Things I’m loving about New Zealand:
– the amount of farmland, and the sheer number of sheep I have seen grazing in fields, in the snow, and on seemingly sheer mountainsides. I love sheep. I am going to move here and run a sheep farm. With other people doing all the hard work – I’ll do the fun stuff, like moving stock (well, it looks like fun).
– “Sweet as”
– seeing an ad for a type of sheep dip while watching rugby on tv
– being able to chuck some wine and a six pack of beer in your trolley at the supermarket
– the fact that it’s not a trolley, it’s a trundler
– that the sort of weather that results in road closures is so beautiful
– the national and very enthusiastic obsession with rugby and the upcoming World Cup
– the graceful way that keas waddle towards vehicles pulling into carparks
We just spent a few days staying by the sea at Bargara, which is a small town near Bundaberg, about four or five hours drive away. We stayed in an apartment looking out onto the ocean, slept with the windows open to the sound of the waves, and spent a lot of time walking along the shore. I also played a lot of ukulele, which is really the perfect instrument to play on a balcony looking out to sea. It’s the right setting. Possibly not while playing Hotel California though.
We went and checked out some wetlands in Bundaberg, which didn’t have a huge diversity of birdlife to my amateur eyes, but did have lots of ducks, a family of swans, and a darter drying its wings in the early morning sunshine.
I am finally getting used to my new glasses, which have thicker arms than the ones I’ve had for the last 15 years or so, and initially made me feel as if I had blinkers on. I love them – I quite disliked my old glasses when I was in high school, and didn’t get any fonder of them as time passed. So it’s nice to finally have a change, after putting it off for so long.
Apart from occasionally throwing admiring glances at my spectacled reflection, I spent the rest of the holiday trying to perfect those pesky jazz chords, reading Gail Carriger’s Soulless and Robin McKinley’s Chalice, watching the first season of Six Feet Under and re-watching Sharpe episodes. The Sharpe series is where Sean Bean is charging around in the Napoleonic wars being northern, despising most of his fellow officers and having it off with just about every woman who happens upon the British army. Most entertaining.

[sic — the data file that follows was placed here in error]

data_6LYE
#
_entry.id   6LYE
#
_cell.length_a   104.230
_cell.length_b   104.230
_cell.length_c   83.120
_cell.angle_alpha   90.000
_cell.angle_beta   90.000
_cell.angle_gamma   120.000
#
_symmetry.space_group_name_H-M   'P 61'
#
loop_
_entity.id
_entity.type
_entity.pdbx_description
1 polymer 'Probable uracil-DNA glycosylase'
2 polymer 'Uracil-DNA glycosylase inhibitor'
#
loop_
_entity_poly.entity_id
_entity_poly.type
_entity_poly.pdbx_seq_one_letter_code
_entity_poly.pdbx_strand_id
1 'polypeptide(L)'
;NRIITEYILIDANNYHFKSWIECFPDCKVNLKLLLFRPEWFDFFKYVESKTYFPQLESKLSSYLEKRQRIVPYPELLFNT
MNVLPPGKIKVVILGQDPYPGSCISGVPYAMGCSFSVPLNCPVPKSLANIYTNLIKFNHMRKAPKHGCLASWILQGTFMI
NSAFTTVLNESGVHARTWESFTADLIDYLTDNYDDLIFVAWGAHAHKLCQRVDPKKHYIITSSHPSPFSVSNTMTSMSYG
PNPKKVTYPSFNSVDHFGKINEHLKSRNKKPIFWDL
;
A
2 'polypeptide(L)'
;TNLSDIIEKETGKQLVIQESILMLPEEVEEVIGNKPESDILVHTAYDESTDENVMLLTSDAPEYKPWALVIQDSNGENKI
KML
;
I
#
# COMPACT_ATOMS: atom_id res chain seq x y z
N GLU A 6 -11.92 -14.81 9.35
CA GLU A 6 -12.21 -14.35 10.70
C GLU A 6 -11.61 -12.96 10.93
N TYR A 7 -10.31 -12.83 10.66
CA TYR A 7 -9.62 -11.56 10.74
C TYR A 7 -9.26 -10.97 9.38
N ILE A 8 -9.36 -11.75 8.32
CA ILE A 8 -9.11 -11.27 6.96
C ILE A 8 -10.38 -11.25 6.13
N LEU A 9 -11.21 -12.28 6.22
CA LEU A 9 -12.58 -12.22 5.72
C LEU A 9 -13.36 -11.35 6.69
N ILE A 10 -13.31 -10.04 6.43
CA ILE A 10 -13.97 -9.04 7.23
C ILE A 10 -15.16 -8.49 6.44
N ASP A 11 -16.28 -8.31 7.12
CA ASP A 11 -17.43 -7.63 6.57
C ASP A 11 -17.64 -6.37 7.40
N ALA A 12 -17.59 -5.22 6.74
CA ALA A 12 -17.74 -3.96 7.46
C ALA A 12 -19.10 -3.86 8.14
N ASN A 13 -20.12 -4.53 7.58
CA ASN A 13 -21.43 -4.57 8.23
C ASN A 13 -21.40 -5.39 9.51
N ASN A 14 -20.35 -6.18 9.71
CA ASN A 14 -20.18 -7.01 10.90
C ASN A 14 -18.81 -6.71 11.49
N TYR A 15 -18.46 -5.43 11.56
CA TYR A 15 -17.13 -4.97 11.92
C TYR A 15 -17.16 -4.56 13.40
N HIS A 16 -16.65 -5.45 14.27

We also set up a new recording studio area in the granny flat, so that my poor little laptop will no longer have its processing powers pushed to freezing limits. The flat has been dubbed the Rat Room, due to its current residents. They have had several lovely snacks out of my live trap without triggering it so far, the little bastards. They must think I’ve decided to provide them with a regular nightly buffet, which just happens to be plated up in a cage. I’m going to adjust the sensitivity of the door and try it again. One day, my ratty friends. One day.
There was a partial lunar eclipse last night, so I thought I would take some photos of the moon, which I have never done before. It’s more complicated than I had thought – my cheap 70-300mm lens didn’t cope very well (and really, I don’t think 300mm is quite long enough) and my tiny tripod was frustrating me.
Crouching on the gravel in the dark, I also had difficulties getting the exposure right. Not to mention the clouds. I ended up with about two shots I was happy with – next time I’m definitely going to use a better tripod (no more crouching) and wait for a clear night sky.
I am reaching the last few discs of Possession, which is a sad realisation. I don’t want this story to end.
I read in the same way that Randolph does – he writes in a letter to Christabel:
“I cannot bear not to know the end of a tale. I will read the most trivial things – once commenced – only out of a feverish greed to be able to swallow the ending – sweet or sour – and to be done with what I need never have embarked on. Are you in my case? Or are you a more discriminating reader? Do you lay aside the unprofitable?”
Excerpt from my travel diary – 29 June 2009, Kakadu
We boarded the boat in the morning dimness, surrounded by hoardes of mozzies, and headed out onto the water to watch the sun rising in a blaze of colour across the horizon, lighting the still water. Wild horses grazed near the water’s edge, covered in cattle egrets, and mated in front of our boat to the awkward commentary and eventual silence of our guide